The following material has been edited for clarity and brevity.
In this episode of Alternative Health Tools, Kim Shea spoke with David Morin and Sam Small. David Morin has worked as a licensed massage therapist for over 40 years and has provided care to Olympic athletes at two Olympic games.
Sam Small is a content producer, who has personally benefited from David’s treatment and leads the marketing for David’s practice and courses. Their goal is to utilize client-centered, results-oriented massage therapy to treat specific soft tissue injuries and conditions. Drawing on David’s expertise, they have created courses so that massage therapists can develop their clinical skills. They focus on ensuring patients get well and therapists have a healthier experience so they can serve their clients for a longer period of time.
David Morin: The Instigator of Healing
Kim: David, do you want to tell us about your background and how you got into this?
David: I suffered from a good education. I've been to four undergraduate schools and four graduate schools. When I finally entered massage therapy at the age of 36, I had a degree in biological sciences with a minor in chemistry. I had done graduate work in anatomy, physiology, vertebrate anatomy and physiology, and had been a medical photographer in Vietnam.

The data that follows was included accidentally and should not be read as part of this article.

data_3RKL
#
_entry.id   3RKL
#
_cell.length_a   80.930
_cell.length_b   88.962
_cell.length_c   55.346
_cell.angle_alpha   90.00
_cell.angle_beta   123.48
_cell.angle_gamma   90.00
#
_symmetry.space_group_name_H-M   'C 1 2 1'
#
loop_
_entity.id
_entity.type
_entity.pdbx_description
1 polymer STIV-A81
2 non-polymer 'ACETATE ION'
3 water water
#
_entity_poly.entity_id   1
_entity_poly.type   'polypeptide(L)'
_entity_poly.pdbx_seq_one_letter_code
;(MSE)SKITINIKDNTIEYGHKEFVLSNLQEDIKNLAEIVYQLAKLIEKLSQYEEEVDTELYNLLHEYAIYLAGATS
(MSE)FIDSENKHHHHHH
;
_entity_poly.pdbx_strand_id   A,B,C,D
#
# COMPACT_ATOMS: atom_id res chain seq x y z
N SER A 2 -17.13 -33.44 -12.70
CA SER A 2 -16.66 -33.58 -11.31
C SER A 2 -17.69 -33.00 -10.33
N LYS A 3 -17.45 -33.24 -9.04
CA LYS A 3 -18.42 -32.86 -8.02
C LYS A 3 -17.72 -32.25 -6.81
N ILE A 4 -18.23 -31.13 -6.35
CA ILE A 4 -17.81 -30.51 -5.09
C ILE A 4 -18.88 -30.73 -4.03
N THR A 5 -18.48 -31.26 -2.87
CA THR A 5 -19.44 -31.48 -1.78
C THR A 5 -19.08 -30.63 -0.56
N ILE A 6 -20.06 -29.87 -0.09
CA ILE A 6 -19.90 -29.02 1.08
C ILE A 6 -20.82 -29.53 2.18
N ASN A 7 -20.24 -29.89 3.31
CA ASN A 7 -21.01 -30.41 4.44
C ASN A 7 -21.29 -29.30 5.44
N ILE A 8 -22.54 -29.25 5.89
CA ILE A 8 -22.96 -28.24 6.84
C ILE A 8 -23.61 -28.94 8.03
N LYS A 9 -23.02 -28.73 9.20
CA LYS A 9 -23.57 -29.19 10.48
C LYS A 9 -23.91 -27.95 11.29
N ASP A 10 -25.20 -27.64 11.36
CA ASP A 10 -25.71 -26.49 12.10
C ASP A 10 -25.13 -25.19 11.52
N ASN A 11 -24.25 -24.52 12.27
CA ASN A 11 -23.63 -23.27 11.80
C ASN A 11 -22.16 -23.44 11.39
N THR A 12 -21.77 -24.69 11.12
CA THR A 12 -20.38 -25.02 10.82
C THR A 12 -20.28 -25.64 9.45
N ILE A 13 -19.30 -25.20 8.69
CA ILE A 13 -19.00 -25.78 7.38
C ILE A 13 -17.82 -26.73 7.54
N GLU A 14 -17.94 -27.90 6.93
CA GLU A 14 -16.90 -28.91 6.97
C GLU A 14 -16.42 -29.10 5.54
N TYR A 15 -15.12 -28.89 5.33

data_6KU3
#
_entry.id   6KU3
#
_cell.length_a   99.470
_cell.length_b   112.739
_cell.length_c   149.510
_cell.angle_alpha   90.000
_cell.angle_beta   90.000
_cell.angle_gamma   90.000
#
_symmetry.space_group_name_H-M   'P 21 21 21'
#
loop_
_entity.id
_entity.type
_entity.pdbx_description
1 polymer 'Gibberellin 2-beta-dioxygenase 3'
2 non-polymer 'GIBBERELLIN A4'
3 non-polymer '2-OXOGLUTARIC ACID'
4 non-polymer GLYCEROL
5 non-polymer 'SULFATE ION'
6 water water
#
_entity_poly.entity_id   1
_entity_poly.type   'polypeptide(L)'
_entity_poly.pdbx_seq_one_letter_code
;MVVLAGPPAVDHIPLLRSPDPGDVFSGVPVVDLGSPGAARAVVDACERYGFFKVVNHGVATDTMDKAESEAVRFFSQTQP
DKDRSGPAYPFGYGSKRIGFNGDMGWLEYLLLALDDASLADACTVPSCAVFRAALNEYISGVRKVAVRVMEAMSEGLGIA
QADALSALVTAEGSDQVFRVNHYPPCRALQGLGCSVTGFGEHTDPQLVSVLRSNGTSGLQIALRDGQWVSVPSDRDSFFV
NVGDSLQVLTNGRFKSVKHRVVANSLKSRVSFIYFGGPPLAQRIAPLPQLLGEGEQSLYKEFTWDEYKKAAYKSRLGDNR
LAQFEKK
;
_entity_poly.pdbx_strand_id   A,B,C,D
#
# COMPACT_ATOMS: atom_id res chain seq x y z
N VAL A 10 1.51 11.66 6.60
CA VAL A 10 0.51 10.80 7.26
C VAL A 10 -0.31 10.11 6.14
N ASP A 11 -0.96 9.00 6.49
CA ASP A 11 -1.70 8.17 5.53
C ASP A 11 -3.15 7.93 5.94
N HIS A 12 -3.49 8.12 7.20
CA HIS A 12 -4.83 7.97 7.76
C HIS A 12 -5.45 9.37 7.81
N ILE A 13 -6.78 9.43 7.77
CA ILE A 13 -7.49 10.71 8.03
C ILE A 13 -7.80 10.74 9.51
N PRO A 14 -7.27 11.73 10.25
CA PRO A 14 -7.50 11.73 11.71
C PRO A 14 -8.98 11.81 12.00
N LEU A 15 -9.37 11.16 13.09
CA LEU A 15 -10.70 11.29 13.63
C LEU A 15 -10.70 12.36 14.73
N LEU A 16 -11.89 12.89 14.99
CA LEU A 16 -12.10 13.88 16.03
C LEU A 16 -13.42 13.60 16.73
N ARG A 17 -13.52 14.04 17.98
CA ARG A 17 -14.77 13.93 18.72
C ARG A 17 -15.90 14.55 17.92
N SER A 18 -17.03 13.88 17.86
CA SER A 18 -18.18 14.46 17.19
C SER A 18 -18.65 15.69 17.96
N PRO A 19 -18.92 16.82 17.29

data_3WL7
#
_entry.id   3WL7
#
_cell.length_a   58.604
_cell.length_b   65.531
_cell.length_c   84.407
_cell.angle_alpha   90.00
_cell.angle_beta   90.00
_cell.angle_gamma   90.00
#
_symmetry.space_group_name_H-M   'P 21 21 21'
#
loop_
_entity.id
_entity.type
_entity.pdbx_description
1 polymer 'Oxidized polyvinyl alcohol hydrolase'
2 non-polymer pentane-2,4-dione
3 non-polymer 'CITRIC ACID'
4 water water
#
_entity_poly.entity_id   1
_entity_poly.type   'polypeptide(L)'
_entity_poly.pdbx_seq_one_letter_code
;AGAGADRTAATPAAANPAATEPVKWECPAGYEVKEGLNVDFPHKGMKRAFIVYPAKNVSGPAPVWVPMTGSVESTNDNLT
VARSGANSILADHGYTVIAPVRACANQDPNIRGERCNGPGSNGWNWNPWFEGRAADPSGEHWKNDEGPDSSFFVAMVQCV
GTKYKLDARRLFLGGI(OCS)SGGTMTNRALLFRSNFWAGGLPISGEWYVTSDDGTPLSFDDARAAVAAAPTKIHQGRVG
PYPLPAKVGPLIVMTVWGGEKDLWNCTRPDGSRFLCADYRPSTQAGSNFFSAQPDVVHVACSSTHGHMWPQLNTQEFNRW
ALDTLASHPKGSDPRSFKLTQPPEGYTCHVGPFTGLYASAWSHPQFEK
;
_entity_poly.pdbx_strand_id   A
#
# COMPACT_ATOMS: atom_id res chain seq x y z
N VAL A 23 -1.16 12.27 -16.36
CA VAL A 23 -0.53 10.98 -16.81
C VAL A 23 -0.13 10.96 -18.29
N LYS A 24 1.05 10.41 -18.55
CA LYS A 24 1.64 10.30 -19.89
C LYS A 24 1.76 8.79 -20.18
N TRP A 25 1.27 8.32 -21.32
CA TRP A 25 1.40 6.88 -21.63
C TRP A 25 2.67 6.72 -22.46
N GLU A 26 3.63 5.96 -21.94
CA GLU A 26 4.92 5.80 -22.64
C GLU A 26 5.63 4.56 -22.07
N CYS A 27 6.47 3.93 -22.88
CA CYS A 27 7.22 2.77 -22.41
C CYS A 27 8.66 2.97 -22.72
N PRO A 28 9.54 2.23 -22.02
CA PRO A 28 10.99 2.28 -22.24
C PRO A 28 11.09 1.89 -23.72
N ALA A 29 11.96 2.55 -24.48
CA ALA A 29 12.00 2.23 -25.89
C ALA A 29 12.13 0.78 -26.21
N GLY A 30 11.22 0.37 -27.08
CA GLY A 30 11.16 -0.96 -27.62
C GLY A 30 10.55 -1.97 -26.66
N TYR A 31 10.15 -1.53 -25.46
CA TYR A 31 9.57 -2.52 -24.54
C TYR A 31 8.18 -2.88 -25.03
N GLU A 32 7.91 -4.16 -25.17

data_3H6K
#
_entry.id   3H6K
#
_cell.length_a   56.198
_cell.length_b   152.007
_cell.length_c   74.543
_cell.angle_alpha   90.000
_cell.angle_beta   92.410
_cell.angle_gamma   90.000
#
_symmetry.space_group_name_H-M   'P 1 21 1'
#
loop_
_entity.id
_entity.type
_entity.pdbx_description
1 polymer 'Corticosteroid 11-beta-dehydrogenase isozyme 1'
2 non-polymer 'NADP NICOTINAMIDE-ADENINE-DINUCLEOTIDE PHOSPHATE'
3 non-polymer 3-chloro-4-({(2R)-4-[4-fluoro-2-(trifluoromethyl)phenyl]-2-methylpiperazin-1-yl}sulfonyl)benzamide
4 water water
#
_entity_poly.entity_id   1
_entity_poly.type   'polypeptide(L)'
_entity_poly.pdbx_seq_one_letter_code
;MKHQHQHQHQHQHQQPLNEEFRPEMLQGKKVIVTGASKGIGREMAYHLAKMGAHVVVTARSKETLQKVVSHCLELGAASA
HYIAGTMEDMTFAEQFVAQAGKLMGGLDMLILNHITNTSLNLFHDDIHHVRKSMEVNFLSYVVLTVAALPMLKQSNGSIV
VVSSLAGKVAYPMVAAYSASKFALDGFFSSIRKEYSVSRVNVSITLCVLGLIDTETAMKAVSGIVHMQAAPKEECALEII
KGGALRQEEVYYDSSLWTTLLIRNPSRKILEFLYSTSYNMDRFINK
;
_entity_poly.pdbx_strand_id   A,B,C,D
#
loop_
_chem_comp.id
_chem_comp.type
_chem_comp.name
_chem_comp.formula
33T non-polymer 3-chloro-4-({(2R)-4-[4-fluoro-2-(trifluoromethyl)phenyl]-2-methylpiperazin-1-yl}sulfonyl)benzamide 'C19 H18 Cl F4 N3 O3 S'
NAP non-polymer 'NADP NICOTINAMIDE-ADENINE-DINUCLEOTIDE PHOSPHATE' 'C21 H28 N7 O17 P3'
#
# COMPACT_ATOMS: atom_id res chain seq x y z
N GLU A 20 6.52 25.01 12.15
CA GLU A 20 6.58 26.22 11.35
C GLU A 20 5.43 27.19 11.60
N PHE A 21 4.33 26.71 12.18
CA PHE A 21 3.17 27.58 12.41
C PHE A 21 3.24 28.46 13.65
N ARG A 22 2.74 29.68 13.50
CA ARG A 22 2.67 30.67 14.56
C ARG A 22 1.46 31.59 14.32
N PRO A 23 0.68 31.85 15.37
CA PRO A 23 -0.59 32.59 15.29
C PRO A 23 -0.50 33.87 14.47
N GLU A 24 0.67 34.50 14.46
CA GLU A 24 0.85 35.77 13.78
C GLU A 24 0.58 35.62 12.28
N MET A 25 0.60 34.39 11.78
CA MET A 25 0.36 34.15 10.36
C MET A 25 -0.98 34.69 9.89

I had done a variety of medically-oriented things, including being an ambulance driver and other roles in the medical realm. When I got into massage therapy, I just naturally gravitated toward the most technical, the most clinical, and the most anatomically and physiologically connected type of work.
It was boring for me to do a full-body massage where the person would just take a deep breath and go to sleep. What I found to be much more demanding and engaging was to become more clinically-oriented. And as I did that, I began to have people coming in, asking for specific work on specific problems. That's the way my practice changed. They weren't coming in anymore and saying, “I want a nice, full-body massage, as deep as you can deliver it on every aspect of my muscle groups.”
I found that when a person came in with carpal tunnel syndrome, or plantar fasciitis, or a whiplash injury, I just got very excited about the ways could I help them in addition to what their physician, their chiropractor, or their physical therapist might be doing. I’m not trying to replace those roles, because that's clearly not what I'm prepared or trained to do, but I am trained as a soft tissue specialist. That means I know the 200 bones and the 600 muscles and where they interact, intersect, and attach. All that is in my wheelhouse.